Top 5 Business Trends for horticulture

Our businesses are becoming more complex. In today’s environment, I have coined the term “V squared” to explain that the business environment is “Volatile” (more complex) and is accelerating to an unprecedented “Velocity.”

These factors magnify the challenges for today’s horticulture businesses and push owners and managers to think of how to be ahead of the curve and how to successfully adapt their businesses to address these emerging trends.

There are a number of emerging trends that I believe will significantly impact on Australian horticulture in the coming years, however, I have chosen 5 key trends that I believe will create opportunities for entrepreneurial horticulture businesses.

Trend 1 – iRobot

As growers seek to reduce labour costs, increase productivity and improve quality, robotics and precision agriculture will make an increasing contribution to Australian horticulture.

We are already using robots in small scale manufacturing and in our homes (robot vacuum cleaners), and they will soon be introduced into harsher on-farm environments and packing sheds. We often think of robots as large and cumbersome but the robots of the near future will small, agile, economical and single task focused. These robots will be used for repetitive tasks and will replace large machinery and/or unskilled labour. In fact, the job of the future is already here…there is now a job description in the US known as the “Robot Wrangler“, which refers to a person that organises and coordinates a team of robots.

How do you think robots will shape your business?

Trend 2 – Sensory Overload

As robots become part of the industry, we will also see a proliferation of sensors and scanners to collate date that you will need to manage your business. These sensors will be integrated with each other and provide information on a diverse range of parameters from: weather, climate, growth, soil, water, power, quality to labour and machinery movements. We now have affordable UAVs mounted with various sensors to provide real-time data on our farms. Scientists are even attaching micro-sensors to bees to track activity and gain new insights (yes… bees!)

All these sensors will produce terabytes of data in the average business and the real challenge will be converting all the data into useful information to assist decision making in your business. Pundits are calling this syndrome “Big Data” and it is impacting business at all levels.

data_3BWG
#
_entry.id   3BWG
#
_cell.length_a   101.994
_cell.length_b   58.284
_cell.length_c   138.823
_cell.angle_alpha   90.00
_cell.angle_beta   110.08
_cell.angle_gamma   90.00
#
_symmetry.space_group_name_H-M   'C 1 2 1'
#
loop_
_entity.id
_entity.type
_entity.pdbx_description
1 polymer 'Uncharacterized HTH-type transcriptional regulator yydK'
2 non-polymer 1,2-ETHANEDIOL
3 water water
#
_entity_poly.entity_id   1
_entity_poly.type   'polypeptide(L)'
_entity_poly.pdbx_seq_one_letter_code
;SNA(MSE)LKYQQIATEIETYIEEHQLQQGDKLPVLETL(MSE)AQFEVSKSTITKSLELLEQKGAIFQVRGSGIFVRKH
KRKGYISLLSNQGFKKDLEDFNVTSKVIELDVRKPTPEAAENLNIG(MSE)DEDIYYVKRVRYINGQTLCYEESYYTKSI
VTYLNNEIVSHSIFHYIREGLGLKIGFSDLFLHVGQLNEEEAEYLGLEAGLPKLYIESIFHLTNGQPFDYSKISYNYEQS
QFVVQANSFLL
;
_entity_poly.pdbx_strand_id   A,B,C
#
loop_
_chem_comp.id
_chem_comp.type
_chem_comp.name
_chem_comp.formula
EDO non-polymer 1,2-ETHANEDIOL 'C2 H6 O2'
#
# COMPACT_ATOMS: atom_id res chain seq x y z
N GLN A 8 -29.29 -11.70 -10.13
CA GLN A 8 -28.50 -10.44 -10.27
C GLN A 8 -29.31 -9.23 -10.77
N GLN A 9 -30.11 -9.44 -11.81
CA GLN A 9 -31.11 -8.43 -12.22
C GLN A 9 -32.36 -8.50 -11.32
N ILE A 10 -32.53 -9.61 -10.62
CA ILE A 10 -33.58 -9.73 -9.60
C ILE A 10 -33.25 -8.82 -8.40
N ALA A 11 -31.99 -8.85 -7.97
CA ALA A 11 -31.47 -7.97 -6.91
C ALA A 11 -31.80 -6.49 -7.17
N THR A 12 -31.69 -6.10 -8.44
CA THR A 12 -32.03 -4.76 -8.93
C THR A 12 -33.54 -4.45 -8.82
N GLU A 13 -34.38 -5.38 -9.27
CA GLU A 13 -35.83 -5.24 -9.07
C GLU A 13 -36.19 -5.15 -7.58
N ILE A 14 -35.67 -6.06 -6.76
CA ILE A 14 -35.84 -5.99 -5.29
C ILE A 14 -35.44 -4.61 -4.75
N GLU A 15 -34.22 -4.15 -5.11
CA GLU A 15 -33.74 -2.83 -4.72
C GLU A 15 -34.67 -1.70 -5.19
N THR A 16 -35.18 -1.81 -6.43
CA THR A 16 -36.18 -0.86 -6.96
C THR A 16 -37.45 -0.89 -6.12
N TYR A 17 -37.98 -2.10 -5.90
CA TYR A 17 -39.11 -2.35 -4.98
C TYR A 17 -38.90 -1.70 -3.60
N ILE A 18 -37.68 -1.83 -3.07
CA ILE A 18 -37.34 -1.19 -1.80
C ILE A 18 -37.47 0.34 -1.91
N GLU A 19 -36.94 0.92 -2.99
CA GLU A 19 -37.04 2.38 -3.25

How will you use your information for more efficient and quality decision making?

Trend 3 – Interconnectivity

With the expansion of technology driven by smart phones and tablets, cloud computing and fast mobile internet, our robots, sensors and computers can become one large integrated information system.

This technology is already relevant in horticulture with computer controlled fertiliser spreaders that link to farm maps providing variable rate application across the farm. It also extends beyond the farm gate to connecting with consumers through specific marketing activities and promotions via social media, video and live webcams (as seen at to show consumers where their food comes from.

How can you use this interconnected technology in horticulture?

Trend 4 – Wellness, health & food safety

Savvy consumers are looking for stronger connections to their food sources as their focus on wellness, health and food safety collide. How will you take the opportunity to engage with consumers? Explain the provenance of your food. Tell amazing stories about your family and its relationship to the products you produce. Promote low input, natural production systems and focus on eating quality.

However, as 80% of produce in Australia is old through the major supermarkets, individual branding opportunities are limited – so these opportunities are not for everyone.  As a business owner and manager, you will need to think about your Business Model and how you can engage more directly with consumers.

How will your business engage directly with consumers?

Trend 5 – The Urban Consumer

The rise of urban consumers in Australia creates fantastic opportunities for businesses engaged in areas that are integrated with meal assembly(eg. taco kits), smaller portions and convenient packaging. These consumers don’t want bulk packaging of fruit and vegetables as they don’t have the storage  in their units – they need single and double serve portions conveniently packaged. Portions that they can buy fresh daily as part of their commute to and from work.

And the opportunities are not limited to food, As many urban consumers live in inner-city terraces and apartments with limited space, there are also opportunities for smart businesses to create vertical, rooftop and balcony garden kits and specialised plant varieties for people who want to grow their own food and greenery to break up the urban environment.

How will your business engage with the urban consumer?

These are only 5 of the many trends that impact horticultural businesses where I can see unique opportunities for Australian businesses to meet the market, be truly innovative and to optimise business returns.

Review these and other emerging trends in your industry and develop clear strategies for how you can leverage them to create competitive advantages for your business.

It won’t be easy – business rarely is.

I am interested in how you see we can take advantage of these trends and also what others you see as trends that will change the shape of our industry. Share your insights with me.

Search this website